By Shruti Shreya:
I open my eyes in pain. There’s a face looming over me. It is a nice man here who smiles at me. He is different. He looks pale, almost white in color. He is not from my village. It looks like he lived in a place where there was no sun. I would want to go to that place one day and see if my color changes, or maybe if I washed my face really hard with this little water in this container on the small table beside my bed.
He is talking to me now, making movements with his hands. He is asking me if I understand him, his language. I nod my head to tell him that I do. I have been to school and have learnt this language, his language, called English. He asks me how I am feeling. I point towards the little red itchy spots and make a face. I want to tell him how much they itch and hurt. He tells me I have something called Measles. It is a disease. He informs me that many children of my village have it.
I am now sitting on my bed and can see some familiar faces lying in the little beds here. They seem to be feeling the same pain as me. Next to my bed is a boy I recognize from my class when we had them. His name is Ahmad. I look at his bony body, then at mine and then at the pale man’s body. I wonder why his body is different than ours. We have a lot of bones but he doesn’t. I look at the white scary thing standing by itself, lonely lonely, in the corner. I was once told by my teacher that our bodies look like that under our skin. That we are made of something called bones. I believe my teacher. We all have bones. I can see it in everyone’s body here. But why are all the pale people here without bones? Have they come from another planet? Or are they like plants, but talking and moving like us?
While I am thinking all this, I feel someone tugging at my shirt. It is Ahmad. He remembers me. I smile at him. He doesn’t smile back. Just gives me a strange look. Of confusion. He doesn’t understand what is happening or know where we are. I look around and try to read the writing on the pale man’s white clothes. It says “Doctors Without Borders”. I explain to Ahmad that these pale people are doctors, that they are here in our village to help us.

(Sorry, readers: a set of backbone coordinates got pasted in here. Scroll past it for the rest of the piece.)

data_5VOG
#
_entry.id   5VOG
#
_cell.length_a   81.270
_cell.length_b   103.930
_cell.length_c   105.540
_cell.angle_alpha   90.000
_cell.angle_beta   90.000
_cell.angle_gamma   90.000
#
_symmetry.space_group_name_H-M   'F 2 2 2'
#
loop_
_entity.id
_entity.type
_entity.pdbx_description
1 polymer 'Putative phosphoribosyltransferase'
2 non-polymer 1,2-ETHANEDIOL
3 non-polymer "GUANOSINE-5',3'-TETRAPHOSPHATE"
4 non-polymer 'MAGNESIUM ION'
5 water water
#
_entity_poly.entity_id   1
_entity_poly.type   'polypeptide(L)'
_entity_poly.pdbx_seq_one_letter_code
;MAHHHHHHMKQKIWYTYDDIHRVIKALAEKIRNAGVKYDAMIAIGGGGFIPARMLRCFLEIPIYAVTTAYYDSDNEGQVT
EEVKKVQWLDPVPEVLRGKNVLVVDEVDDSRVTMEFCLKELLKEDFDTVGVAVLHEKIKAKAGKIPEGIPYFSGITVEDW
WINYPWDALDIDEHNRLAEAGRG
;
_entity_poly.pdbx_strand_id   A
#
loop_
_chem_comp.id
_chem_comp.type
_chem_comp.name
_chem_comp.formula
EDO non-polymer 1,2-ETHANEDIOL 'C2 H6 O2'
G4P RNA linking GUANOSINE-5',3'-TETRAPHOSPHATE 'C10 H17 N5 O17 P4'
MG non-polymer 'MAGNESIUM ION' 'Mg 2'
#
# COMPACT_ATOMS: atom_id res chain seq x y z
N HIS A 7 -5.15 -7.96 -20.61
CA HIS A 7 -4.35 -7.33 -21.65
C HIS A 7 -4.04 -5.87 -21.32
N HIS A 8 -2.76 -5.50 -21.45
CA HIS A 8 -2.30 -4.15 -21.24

Suddenly two of these doctors come to my bed with a torch and many types of equipment to examine me. They are talking amongst themselves and I catch a word: “Malnutritioned”. I wonder what that means. They now want to insert some tubes in me. They tell me not to be scared and that it will feed me. I look at Ahmad in confusion and wonder why I cannot eat like how I did when we were able to find food. But that was when my mother was alive. Before she was all bloody in the chest. My uncle Khalid had told me that she was hit with a bullet. It is a round metal thing they put in guns to kill people. I still have pieces of it from my mother’s body wrapped in a cloth around my neck. I hold on to it tightly and think about my father who died of hunger some days back. There was no food and water here in my village Mayando, something that one these pale people with a stick like thing in his hand called “drought”. I remember the word because it killed half my village.
A nice pale lady, who is also a doctor comes to me and holds my hand. She wants to know who I am.
“My name is Kahlifa and I am six years old. I used to go to school but now I don’t after it was blown up by some bad men with guns and bombs.” I tell her I think I live in this place that you pale people call Somalia.
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